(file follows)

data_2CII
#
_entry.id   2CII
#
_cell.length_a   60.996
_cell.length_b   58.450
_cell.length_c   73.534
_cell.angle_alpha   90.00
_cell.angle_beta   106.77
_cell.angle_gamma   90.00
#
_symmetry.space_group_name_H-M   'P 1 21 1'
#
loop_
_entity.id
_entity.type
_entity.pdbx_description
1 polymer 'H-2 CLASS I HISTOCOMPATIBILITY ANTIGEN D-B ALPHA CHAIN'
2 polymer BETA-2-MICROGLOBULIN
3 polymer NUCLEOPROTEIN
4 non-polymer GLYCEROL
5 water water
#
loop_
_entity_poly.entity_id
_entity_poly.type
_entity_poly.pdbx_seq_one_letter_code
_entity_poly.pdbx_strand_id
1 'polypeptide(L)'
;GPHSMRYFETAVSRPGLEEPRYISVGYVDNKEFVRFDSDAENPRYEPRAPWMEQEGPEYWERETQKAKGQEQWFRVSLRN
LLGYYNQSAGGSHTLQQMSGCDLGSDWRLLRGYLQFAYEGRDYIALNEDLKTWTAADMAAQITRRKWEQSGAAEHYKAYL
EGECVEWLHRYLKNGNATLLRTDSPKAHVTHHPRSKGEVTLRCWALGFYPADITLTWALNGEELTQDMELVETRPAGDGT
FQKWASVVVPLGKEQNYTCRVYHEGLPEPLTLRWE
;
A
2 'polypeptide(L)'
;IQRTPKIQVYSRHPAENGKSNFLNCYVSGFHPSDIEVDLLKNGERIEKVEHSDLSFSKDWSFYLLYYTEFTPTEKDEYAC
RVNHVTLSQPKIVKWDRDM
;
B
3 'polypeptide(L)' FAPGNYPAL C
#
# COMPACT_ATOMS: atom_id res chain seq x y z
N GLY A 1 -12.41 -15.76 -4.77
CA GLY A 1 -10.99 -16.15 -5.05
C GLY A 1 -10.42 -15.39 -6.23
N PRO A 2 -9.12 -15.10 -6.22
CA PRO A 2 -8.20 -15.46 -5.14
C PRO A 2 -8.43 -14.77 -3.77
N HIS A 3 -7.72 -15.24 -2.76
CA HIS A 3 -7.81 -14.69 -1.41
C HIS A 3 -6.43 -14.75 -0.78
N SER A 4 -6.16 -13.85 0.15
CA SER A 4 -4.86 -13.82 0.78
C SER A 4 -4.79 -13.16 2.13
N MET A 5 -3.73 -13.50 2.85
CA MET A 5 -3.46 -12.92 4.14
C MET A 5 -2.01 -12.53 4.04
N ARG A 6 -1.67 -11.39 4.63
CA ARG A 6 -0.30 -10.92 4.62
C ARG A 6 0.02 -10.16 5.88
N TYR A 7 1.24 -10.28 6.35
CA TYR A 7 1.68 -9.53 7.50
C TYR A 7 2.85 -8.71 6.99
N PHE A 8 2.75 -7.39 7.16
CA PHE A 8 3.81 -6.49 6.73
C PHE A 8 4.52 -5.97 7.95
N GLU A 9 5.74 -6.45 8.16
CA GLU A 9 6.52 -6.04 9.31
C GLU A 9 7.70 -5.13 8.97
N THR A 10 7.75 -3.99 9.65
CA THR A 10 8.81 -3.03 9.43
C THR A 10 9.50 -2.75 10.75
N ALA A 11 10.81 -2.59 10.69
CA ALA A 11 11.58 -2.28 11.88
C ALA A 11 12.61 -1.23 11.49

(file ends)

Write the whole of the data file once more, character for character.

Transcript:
data_2CII
#
_entry.id   2CII
#
_cell.length_a   60.996
_cell.length_b   58.450
_cell.length_c   73.534
_cell.angle_alpha   90.00
_cell.angle_beta   106.77
_cell.angle_gamma   90.00
#
_symmetry.space_group_name_H-M   'P 1 21 1'
#
loop_
_entity.id
_entity.type
_entity.pdbx_description
1 polymer 'H-2 CLASS I HISTOCOMPATIBILITY ANTIGEN D-B ALPHA CHAIN'
2 polymer BETA-2-MICROGLOBULIN
3 polymer NUCLEOPROTEIN
4 non-polymer GLYCEROL
5 water water
#
loop_
_entity_poly.entity_id
_entity_poly.type
_entity_poly.pdbx_seq_one_letter_code
_entity_poly.pdbx_strand_id
1 'polypeptide(L)'
;GPHSMRYFETAVSRPGLEEPRYISVGYVDNKEFVRFDSDAENPRYEPRAPWMEQEGPEYWERETQKAKGQEQWFRVSLRN
LLGYYNQSAGGSHTLQQMSGCDLGSDWRLLRGYLQFAYEGRDYIALNEDLKTWTAADMAAQITRRKWEQSGAAEHYKAYL
EGECVEWLHRYLKNGNATLLRTDSPKAHVTHHPRSKGEVTLRCWALGFYPADITLTWALNGEELTQDMELVETRPAGDGT
FQKWASVVVPLGKEQNYTCRVYHEGLPEPLTLRWE
;
A
2 'polypeptide(L)'
;IQRTPKIQVYSRHPAENGKSNFLNCYVSGFHPSDIEVDLLKNGERIEKVEHSDLSFSKDWSFYLLYYTEFTPTEKDEYAC
RVNHVTLSQPKIVKWDRDM
;
B
3 'polypeptide(L)' FAPGNYPAL C
#
# COMPACT_ATOMS: atom_id res chain seq x y z
N GLY A 1 -12.41 -15.76 -4.77
CA GLY A 1 -10.99 -16.15 -5.05
C GLY A 1 -10.42 -15.39 -6.23
N PRO A 2 -9.12 -15.10 -6.22
CA PRO A 2 -8.20 -15.46 -5.14
C PRO A 2 -8.43 -14.77 -3.77
N HIS A 3 -7.72 -15.24 -2.76
CA HIS A 3 -7.81 -14.69 -1.41
C HIS A 3 -6.43 -14.75 -0.78
N SER A 4 -6.16 -13.85 0.15
CA SER A 4 -4.86 -13.82 0.78
C SER A 4 -4.79 -13.16 2.13
N MET A 5 -3.73 -13.50 2.85
CA MET A 5 -3.46 -12.92 4.14
C MET A 5 -2.01 -12.53 4.04
N ARG A 6 -1.67 -11.39 4.63
CA ARG A 6 -0.30 -10.92 4.62
C ARG A 6 0.02 -10.16 5.88
N TYR A 7 1.24 -10.28 6.35
CA TYR A 7 1.68 -9.53 7.50
C TYR A 7 2.85 -8.71 6.99
N PHE A 8 2.75 -7.39 7.16
CA PHE A 8 3.81 -6.49 6.73
C PHE A 8 4.52 -5.97 7.95
N GLU A 9 5.74 -6.45 8.16
CA GLU A 9 6.52 -6.04 9.31
C GLU A 9 7.70 -5.13 8.97
N THR A 10 7.75 -3.99 9.65
CA THR A 10 8.81 -3.03 9.43
C THR A 10 9.50 -2.75 10.75
N ALA A 11 10.81 -2.59 10.69
CA ALA A 11 11.58 -2.28 11.88
C ALA A 11 12.61 -1.23 11.49